In other words, I had almost all of the signs of an alien abduction. But I know I wasn’t abducted by aliens. In fact, I know exactly what happened. See, when I was thirteen, I had a surgery on my legs because I was prone to walking on my tiptoes and it was giving me the backpain of a retired roofer. I’m almost certain that I partially woke up during that surgery. It all fits, particularly the weird fixation with my legs: the surgeons went in and sliced one of my tendons so that when it healed it would be longer and stop pulling up my heel when I walked. I still have really gnarly scars on the back of each of my calves.

I was in a wheelchair for nearly a year and then had to re-learn how to walk afterwards. I also recently learned that this traumatic butchery may have been entirely unnecessary, since the cause may have been psychological rather than physical. Did you know that walking on one’s toes is present in nearly 20% of all autistic children? I didn’t! Am I autistic? I don’t know, because I grew up in the Midwest where the most common explanation for kids having weird fixations was “brain demons” and I’m now an adult that can’t afford to get tested. On the other hand, I have been excitedly telling you my big theory on alien abductions for 1,500 odd words now, so you tell me. Also probably unrelated, I experience certain words as a taste and music as kaleidoscopic color. Boy, we sure are learning a lot about each other in this column.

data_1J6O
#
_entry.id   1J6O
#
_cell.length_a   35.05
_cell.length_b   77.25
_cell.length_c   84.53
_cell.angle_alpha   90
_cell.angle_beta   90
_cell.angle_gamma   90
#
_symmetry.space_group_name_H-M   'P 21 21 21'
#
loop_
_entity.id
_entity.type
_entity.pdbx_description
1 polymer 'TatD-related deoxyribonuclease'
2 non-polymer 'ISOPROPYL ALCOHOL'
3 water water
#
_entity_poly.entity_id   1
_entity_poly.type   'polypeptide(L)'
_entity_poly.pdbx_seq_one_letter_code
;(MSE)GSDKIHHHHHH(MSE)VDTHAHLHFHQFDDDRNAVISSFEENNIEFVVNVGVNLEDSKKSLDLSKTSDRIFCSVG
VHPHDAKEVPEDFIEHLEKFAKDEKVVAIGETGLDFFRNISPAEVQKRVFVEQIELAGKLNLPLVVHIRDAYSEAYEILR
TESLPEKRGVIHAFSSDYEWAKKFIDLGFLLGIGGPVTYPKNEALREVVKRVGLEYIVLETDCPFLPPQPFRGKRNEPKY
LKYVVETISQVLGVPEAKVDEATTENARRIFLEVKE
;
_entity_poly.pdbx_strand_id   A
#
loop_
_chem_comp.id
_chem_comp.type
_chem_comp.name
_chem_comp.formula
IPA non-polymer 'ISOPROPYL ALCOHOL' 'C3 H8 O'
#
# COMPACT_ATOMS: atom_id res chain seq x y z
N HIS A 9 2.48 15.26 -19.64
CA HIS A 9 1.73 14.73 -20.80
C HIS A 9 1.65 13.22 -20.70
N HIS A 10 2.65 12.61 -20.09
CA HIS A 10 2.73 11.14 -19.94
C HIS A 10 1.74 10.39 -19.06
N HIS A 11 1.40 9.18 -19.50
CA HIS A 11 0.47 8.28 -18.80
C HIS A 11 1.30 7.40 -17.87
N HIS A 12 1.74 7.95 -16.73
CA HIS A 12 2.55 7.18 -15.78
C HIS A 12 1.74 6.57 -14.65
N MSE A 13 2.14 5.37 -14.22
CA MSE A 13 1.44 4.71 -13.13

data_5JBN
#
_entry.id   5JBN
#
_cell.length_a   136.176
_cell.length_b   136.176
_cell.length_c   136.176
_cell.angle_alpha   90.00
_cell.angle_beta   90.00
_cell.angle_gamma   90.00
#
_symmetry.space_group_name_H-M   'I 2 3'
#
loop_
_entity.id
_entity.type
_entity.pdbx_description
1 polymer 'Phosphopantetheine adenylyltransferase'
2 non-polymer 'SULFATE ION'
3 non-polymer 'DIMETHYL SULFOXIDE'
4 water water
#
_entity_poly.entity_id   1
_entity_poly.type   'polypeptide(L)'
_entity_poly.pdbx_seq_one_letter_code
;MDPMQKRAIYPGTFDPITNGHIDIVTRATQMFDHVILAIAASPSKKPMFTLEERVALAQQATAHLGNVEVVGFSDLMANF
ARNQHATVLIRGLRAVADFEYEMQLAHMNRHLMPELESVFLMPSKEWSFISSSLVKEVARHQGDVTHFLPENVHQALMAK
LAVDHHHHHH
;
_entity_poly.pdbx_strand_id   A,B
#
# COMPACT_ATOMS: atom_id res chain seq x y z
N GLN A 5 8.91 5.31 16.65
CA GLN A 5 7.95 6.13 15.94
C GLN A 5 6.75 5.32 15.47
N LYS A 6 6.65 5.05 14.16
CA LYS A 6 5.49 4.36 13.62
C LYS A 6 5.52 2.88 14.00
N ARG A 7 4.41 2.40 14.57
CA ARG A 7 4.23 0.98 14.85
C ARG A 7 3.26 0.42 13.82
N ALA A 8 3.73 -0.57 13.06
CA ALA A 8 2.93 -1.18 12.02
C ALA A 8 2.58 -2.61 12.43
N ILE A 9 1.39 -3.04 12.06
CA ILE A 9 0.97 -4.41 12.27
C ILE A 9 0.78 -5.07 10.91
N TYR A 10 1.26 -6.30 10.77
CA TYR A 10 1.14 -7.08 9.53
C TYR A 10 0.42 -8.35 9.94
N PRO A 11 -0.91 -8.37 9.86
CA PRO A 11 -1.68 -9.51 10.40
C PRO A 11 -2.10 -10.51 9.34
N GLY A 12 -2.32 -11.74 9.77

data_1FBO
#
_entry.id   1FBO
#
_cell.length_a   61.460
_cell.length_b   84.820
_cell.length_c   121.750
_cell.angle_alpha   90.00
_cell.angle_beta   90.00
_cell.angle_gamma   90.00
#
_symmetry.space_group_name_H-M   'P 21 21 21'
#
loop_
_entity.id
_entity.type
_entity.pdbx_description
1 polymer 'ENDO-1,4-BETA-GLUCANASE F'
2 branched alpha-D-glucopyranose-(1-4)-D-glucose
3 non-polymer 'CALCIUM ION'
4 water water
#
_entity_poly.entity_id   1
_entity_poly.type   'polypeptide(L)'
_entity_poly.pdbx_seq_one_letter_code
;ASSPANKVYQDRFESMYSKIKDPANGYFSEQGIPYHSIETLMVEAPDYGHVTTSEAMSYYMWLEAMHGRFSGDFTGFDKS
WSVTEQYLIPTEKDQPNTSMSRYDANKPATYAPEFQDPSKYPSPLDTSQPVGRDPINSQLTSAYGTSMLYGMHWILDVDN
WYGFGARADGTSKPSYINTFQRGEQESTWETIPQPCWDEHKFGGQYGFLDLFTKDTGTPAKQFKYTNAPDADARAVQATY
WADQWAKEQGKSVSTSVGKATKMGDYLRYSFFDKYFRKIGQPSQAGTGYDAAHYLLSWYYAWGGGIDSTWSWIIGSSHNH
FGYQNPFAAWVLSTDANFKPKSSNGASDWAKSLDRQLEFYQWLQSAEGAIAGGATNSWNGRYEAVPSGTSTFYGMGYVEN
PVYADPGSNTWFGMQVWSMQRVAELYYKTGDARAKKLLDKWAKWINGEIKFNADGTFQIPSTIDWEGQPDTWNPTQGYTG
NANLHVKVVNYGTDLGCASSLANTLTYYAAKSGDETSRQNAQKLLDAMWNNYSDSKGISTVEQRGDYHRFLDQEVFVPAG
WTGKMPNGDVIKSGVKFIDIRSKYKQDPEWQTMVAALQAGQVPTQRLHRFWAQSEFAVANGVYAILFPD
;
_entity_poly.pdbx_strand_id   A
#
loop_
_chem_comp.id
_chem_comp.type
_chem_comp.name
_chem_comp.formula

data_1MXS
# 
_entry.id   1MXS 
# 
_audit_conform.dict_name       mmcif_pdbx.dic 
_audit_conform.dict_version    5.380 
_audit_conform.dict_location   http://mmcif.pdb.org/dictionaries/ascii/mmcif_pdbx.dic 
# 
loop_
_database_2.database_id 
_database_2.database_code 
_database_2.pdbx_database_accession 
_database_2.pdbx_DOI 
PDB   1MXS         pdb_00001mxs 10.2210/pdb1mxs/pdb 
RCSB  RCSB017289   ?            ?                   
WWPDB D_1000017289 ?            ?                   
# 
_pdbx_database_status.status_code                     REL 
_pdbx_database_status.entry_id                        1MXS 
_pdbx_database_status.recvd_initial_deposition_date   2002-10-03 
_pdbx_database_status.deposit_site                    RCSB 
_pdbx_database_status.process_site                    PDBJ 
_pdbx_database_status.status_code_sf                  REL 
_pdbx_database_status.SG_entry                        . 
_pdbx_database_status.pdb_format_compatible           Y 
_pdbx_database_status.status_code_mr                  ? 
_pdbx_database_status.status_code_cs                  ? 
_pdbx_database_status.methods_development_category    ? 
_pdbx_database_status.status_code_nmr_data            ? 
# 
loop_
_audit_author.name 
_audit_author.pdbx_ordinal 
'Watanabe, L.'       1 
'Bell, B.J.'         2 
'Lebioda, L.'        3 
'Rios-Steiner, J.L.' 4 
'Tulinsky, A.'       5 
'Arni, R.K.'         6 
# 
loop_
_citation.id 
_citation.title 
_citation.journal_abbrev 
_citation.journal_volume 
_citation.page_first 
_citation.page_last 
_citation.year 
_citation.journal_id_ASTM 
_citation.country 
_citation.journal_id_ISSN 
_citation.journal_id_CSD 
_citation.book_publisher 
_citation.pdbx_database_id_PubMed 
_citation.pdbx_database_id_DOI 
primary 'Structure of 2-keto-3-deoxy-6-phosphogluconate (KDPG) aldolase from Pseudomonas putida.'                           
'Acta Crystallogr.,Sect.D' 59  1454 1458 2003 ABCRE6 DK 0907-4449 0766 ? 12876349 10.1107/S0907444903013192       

So, yes, I think that people have been waking up from general anesthetic during surgery, but remember it mostly subconsciously, like a dream. The bodily violation. The feelings of fear and immobility, like sleep paralysis. Confusion. Bright lights. Menacing creatures with bluish-gray skin, no nose (and sometimes no mouth), often with no hair, and strange, dark eyes? What, you mean like this? 

Surgeon wearing binoculars